U.S. fintech investment grows in 2017: What’s next?

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Fintech established itself as a key standout category in 2017, posting the strongest year for investment since the 2015 peak. Aggregate fintech investments reached approximately $6.5 billion in 2017. Major contributing categories have been alternative lending, payments, wealth management, and more recently blockchain/cryptocurrency, insurtech and real estate tech.

Quarterly global fintech investment as a percentage of total VC investment

chart fintech 1

The numbers are only part of what’s interesting about the fintech story, with unique challenges relative to disruptors of other major industries.  Specifically, scaling has been difficult for fintech companies dealing with compliance and regulatory issues, access to capital hurdles and intense competition from startups and incumbents.  Despite these challenges, we believe the investment pace will continue due to two core reasons: increasing customer demand and enabling platform technologies that provide key infrastructure for young fintech companies to launch and grow. These fintech infrastructure companies, analogous to how Amazon Web Services and open source supported software companies, are lowering the barriers to new company creation and helping them scale.

Successful fintech companies are finding that partnerships often are key, including with fintech infrastructure companies—developer-focused platform technologies based on APIs to solve complex operational challenges of providing financial services. These companies use software to leverage existing infrastructure such as payment rails, all types of bank accounts, customer information databases and certain compliance functions. This allows other fintech companies and incumbent banks to focus on building the core aspects of their businesses instead of spending on costly infrastructure, which lowers barriers to entry and promotes innovation. 

  • Consider processing payments of all types: There’s a patchwork of government regulations that is expensive, complicated and risky. Enter Stripe, a payment processing company for Internet businesses, and Marqeta, an API platform for prepaid debit and credit cards.
  • Data aggregation: Consumers and businesses keep their money and investments in myriad financial accounts and are constantly trying to simplify their financial lives.  Enter Plaid and Quovo (aggregating account data in an app-based world).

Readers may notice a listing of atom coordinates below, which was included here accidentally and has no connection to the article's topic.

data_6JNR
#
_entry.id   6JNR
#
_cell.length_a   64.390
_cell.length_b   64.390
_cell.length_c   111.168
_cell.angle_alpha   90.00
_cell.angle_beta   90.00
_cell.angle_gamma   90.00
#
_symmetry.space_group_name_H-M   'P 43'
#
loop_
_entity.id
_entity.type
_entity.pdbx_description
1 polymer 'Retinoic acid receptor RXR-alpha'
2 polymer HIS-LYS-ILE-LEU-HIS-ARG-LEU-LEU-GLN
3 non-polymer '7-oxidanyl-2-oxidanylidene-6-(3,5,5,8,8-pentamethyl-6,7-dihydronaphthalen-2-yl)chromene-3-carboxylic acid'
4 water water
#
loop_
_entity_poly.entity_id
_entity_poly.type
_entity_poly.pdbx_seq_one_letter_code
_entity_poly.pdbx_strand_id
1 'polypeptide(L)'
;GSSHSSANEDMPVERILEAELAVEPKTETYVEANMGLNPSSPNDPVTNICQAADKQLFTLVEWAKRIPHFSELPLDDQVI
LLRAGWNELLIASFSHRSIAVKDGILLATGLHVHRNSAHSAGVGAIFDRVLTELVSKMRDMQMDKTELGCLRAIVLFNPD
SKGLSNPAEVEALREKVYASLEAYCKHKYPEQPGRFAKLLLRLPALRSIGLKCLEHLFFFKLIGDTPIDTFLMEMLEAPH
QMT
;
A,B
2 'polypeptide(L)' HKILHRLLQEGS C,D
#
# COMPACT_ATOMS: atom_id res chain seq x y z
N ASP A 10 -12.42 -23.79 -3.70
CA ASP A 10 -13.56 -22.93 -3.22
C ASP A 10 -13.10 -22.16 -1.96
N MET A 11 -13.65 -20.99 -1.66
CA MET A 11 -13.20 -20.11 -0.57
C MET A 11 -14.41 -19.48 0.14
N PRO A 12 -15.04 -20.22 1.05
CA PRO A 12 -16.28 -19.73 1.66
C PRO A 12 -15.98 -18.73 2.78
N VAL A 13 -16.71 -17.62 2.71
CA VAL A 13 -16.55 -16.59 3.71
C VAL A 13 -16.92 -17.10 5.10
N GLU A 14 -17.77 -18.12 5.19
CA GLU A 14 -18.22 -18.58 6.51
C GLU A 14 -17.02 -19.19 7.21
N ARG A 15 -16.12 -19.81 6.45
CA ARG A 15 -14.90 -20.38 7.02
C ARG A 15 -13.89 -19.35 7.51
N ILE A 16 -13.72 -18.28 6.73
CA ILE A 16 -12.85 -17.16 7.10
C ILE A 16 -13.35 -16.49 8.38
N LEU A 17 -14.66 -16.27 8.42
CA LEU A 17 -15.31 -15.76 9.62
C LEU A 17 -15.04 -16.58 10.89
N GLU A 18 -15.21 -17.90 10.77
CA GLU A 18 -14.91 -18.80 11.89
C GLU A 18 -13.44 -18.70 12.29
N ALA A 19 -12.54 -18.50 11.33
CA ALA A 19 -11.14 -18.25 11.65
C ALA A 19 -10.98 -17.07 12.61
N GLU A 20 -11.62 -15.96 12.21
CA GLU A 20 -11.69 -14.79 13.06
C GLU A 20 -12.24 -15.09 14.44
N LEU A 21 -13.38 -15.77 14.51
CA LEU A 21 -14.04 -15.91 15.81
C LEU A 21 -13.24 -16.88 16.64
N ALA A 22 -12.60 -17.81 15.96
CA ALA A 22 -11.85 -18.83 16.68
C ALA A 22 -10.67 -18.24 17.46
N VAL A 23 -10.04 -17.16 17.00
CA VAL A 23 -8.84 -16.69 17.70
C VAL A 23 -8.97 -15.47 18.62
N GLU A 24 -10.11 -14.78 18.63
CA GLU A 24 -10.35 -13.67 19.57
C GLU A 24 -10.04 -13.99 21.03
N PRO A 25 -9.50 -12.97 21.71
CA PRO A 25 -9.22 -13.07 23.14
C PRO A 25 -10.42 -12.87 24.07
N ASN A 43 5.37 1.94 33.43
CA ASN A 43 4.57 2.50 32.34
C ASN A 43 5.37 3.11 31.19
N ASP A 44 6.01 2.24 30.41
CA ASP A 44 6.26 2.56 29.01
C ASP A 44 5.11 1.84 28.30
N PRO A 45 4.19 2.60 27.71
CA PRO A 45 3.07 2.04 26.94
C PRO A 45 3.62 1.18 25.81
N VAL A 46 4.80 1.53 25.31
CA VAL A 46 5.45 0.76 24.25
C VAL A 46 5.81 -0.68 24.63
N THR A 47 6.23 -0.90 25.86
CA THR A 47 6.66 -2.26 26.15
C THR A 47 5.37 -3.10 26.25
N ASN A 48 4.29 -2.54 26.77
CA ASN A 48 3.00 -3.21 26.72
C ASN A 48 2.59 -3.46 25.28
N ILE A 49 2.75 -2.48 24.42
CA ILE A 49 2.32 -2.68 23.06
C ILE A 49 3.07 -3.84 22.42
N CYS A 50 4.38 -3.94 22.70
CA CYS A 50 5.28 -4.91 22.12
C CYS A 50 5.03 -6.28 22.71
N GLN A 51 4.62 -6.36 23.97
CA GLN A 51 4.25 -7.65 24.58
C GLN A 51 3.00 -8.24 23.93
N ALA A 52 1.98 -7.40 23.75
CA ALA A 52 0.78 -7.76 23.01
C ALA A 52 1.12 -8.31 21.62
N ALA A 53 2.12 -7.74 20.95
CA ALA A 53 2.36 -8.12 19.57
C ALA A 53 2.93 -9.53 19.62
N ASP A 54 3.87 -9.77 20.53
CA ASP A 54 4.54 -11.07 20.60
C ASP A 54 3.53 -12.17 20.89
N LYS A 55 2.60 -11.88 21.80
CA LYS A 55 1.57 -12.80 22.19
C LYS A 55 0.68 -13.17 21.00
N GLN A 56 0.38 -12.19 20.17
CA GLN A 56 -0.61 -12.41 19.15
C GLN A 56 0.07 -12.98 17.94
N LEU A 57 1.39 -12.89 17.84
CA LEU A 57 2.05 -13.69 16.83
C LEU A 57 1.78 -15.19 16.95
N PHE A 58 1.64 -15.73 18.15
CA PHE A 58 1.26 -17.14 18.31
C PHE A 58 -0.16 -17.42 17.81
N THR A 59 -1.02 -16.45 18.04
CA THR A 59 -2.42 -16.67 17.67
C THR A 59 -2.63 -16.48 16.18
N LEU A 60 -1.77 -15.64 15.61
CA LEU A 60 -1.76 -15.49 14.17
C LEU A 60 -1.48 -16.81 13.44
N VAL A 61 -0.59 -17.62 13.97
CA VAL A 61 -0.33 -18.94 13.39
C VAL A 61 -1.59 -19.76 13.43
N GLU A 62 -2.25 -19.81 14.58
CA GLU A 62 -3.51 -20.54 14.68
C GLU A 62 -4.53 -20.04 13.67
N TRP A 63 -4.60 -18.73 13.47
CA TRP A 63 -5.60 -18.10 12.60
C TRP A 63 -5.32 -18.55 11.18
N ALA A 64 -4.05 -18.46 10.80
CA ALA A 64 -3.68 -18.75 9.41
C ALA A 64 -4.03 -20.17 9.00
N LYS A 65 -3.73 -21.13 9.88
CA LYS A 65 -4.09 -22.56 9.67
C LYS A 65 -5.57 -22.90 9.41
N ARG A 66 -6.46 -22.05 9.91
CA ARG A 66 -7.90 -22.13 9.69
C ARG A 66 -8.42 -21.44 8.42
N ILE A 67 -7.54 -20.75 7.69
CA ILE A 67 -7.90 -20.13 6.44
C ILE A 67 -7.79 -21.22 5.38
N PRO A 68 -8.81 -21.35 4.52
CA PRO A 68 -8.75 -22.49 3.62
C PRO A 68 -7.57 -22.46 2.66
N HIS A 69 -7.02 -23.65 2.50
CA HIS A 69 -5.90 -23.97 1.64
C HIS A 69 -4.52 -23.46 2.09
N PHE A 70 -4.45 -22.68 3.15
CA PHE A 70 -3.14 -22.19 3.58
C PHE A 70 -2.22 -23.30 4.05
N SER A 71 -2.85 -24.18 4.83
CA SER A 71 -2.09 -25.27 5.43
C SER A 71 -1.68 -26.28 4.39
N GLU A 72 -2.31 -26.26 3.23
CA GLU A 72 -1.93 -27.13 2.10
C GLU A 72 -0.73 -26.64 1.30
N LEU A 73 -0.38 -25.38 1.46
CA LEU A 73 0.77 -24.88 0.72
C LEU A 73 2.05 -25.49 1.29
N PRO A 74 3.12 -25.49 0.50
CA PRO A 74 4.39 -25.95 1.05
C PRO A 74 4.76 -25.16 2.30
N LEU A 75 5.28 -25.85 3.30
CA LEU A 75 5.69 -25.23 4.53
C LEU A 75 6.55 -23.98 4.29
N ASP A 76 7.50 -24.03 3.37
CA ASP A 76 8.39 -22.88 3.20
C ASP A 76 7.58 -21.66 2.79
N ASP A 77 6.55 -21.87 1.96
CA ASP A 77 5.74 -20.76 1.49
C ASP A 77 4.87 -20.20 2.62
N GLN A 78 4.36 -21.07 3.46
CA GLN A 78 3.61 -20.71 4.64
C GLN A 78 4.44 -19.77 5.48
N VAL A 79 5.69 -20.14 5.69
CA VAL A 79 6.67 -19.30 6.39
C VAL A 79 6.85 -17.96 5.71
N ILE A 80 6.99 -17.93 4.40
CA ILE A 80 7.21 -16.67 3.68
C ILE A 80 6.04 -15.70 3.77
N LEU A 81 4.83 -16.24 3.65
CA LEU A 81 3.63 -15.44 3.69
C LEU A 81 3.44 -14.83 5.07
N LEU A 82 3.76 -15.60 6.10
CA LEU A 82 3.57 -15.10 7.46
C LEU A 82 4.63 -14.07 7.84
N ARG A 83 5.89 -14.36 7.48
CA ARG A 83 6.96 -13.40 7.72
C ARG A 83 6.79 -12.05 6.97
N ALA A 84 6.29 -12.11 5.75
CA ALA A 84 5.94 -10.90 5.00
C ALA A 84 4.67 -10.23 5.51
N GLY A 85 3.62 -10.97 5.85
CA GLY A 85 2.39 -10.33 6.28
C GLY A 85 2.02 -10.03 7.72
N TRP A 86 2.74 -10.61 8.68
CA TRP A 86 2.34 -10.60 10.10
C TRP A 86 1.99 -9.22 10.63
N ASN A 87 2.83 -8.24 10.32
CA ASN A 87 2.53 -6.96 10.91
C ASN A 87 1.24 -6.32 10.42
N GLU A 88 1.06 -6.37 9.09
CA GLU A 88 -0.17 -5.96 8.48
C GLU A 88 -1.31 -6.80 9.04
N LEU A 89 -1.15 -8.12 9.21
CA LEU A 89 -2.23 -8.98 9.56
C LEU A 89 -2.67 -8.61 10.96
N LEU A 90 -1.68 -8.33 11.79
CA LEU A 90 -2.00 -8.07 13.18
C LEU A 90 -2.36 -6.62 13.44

• Customer retention and cross-selling: Finding new revenue streams from current and prospective customers is critical. Enter DriveWealth (natively embedded modern brokerage platform).

Capital invested and number of deals - U.S. fintech companies

fintech chart 2

While global opportunities abound for fintech, there could be some bumpy times ahead.  We will eventually head into a less buoyant economic climate, with interest rates rising and access to capital (potentially) shrinking.  Fintech business models will be tested in new ways. We have already started to see the number of deals taper over the past two years.  

As with other tech industry sectors, we are seeing a flight to quality: VCs are focusing investment on the “best of breed” fintech companies. In this environment, we believe fintech infrastructure companies are poised to continue to drive innovation in financial services by providing the tools and services that will become even more critical for other fintech companies and incumbent financial services firms to start and survive. These are the fintech companies to watch.

About the Author

Denny Boyle is a Managing Director at SVB Capital, responsible for sourcing and executing direct venture capital (VC) and private equity (PE) investments. Denny has spent the last 14 years at SVB, working with management teams, investors, and corporates on transformative transactions in the financial services space.

Prior to joining SVB Capital, Denny was Managing Director and Sector Head for SVB's National Fintech practice, which he helped launch in 2014. Prior to that, he worked on SVB’s Relationship Management team, serving technology, life sciences, and cleantech companies in the Mid-Atlantic.

Prior to SVB, Denny worked at PwC. He holds a bachelor’s degree in Finance and Management Information Systems from Lehigh University, where he played soccer. He lives in Princeton, NJ with his wife and three kids.